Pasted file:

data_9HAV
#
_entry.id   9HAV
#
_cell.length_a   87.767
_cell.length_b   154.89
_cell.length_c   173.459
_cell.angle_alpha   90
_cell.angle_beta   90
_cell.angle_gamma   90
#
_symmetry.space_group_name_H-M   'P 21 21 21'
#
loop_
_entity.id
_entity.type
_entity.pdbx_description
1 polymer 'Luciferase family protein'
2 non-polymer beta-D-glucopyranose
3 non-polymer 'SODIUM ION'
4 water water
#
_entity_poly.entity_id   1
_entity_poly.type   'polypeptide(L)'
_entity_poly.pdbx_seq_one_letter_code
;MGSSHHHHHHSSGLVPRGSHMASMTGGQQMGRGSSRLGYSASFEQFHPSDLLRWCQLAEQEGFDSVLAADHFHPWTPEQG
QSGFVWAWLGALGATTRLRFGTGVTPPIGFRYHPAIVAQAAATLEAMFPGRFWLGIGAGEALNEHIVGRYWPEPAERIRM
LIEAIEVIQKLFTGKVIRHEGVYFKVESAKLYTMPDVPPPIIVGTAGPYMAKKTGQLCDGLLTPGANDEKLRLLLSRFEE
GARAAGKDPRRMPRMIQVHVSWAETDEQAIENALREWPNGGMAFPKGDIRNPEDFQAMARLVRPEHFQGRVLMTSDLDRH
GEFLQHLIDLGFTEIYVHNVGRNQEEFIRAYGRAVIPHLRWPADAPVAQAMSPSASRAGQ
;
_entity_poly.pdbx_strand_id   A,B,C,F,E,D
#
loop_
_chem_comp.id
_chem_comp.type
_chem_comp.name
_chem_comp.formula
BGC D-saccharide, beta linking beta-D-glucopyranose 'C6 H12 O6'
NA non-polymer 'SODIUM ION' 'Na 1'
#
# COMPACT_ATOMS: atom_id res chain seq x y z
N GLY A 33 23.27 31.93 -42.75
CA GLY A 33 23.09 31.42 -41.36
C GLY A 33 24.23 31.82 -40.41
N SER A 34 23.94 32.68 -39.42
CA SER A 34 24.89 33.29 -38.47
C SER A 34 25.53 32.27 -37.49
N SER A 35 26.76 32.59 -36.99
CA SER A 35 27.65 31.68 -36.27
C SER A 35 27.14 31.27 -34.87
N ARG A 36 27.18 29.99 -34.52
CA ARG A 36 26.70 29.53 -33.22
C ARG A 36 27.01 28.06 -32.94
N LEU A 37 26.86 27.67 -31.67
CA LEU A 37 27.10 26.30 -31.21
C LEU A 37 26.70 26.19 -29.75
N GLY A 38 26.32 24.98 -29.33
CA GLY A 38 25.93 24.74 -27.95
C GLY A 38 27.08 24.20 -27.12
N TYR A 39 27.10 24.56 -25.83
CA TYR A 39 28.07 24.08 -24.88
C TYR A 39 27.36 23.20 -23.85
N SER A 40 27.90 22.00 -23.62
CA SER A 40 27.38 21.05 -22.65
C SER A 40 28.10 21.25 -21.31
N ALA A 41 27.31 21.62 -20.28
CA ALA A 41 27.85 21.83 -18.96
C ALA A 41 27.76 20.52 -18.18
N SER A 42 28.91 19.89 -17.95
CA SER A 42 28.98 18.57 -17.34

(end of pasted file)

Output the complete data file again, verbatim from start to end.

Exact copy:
data_9HAV
#
_entry.id   9HAV
#
_cell.length_a   87.767
_cell.length_b   154.89
_cell.length_c   173.459
_cell.angle_alpha   90
_cell.angle_beta   90
_cell.angle_gamma   90
#
_symmetry.space_group_name_H-M   'P 21 21 21'
#
loop_
_entity.id
_entity.type
_entity.pdbx_description
1 polymer 'Luciferase family protein'
2 non-polymer beta-D-glucopyranose
3 non-polymer 'SODIUM ION'
4 water water
#
_entity_poly.entity_id   1
_entity_poly.type   'polypeptide(L)'
_entity_poly.pdbx_seq_one_letter_code
;MGSSHHHHHHSSGLVPRGSHMASMTGGQQMGRGSSRLGYSASFEQFHPSDLLRWCQLAEQEGFDSVLAADHFHPWTPEQG
QSGFVWAWLGALGATTRLRFGTGVTPPIGFRYHPAIVAQAAATLEAMFPGRFWLGIGAGEALNEHIVGRYWPEPAERIRM
LIEAIEVIQKLFTGKVIRHEGVYFKVESAKLYTMPDVPPPIIVGTAGPYMAKKTGQLCDGLLTPGANDEKLRLLLSRFEE
GARAAGKDPRRMPRMIQVHVSWAETDEQAIENALREWPNGGMAFPKGDIRNPEDFQAMARLVRPEHFQGRVLMTSDLDRH
GEFLQHLIDLGFTEIYVHNVGRNQEEFIRAYGRAVIPHLRWPADAPVAQAMSPSASRAGQ
;
_entity_poly.pdbx_strand_id   A,B,C,F,E,D
#
loop_
_chem_comp.id
_chem_comp.type
_chem_comp.name
_chem_comp.formula
BGC D-saccharide, beta linking beta-D-glucopyranose 'C6 H12 O6'
NA non-polymer 'SODIUM ION' 'Na 1'
#
# COMPACT_ATOMS: atom_id res chain seq x y z
N GLY A 33 23.27 31.93 -42.75
CA GLY A 33 23.09 31.42 -41.36
C GLY A 33 24.23 31.82 -40.41
N SER A 34 23.94 32.68 -39.42
CA SER A 34 24.89 33.29 -38.47
C SER A 34 25.53 32.27 -37.49
N SER A 35 26.76 32.59 -36.99
CA SER A 35 27.65 31.68 -36.27
C SER A 35 27.14 31.27 -34.87
N ARG A 36 27.18 29.99 -34.52
CA ARG A 36 26.70 29.53 -33.22
C ARG A 36 27.01 28.06 -32.94
N LEU A 37 26.86 27.67 -31.67
CA LEU A 37 27.10 26.30 -31.21
C LEU A 37 26.70 26.19 -29.75
N GLY A 38 26.32 24.98 -29.33
CA GLY A 38 25.93 24.74 -27.95
C GLY A 38 27.08 24.20 -27.12
N TYR A 39 27.10 24.56 -25.83
CA TYR A 39 28.07 24.08 -24.88
C TYR A 39 27.36 23.20 -23.85
N SER A 40 27.90 22.00 -23.62
CA SER A 40 27.38 21.05 -22.65
C SER A 40 28.10 21.25 -21.31
N ALA A 41 27.31 21.62 -20.28
CA ALA A 41 27.85 21.83 -18.96
C ALA A 41 27.76 20.52 -18.18
N SER A 42 28.91 19.89 -17.95
CA SER A 42 28.98 18.57 -17.34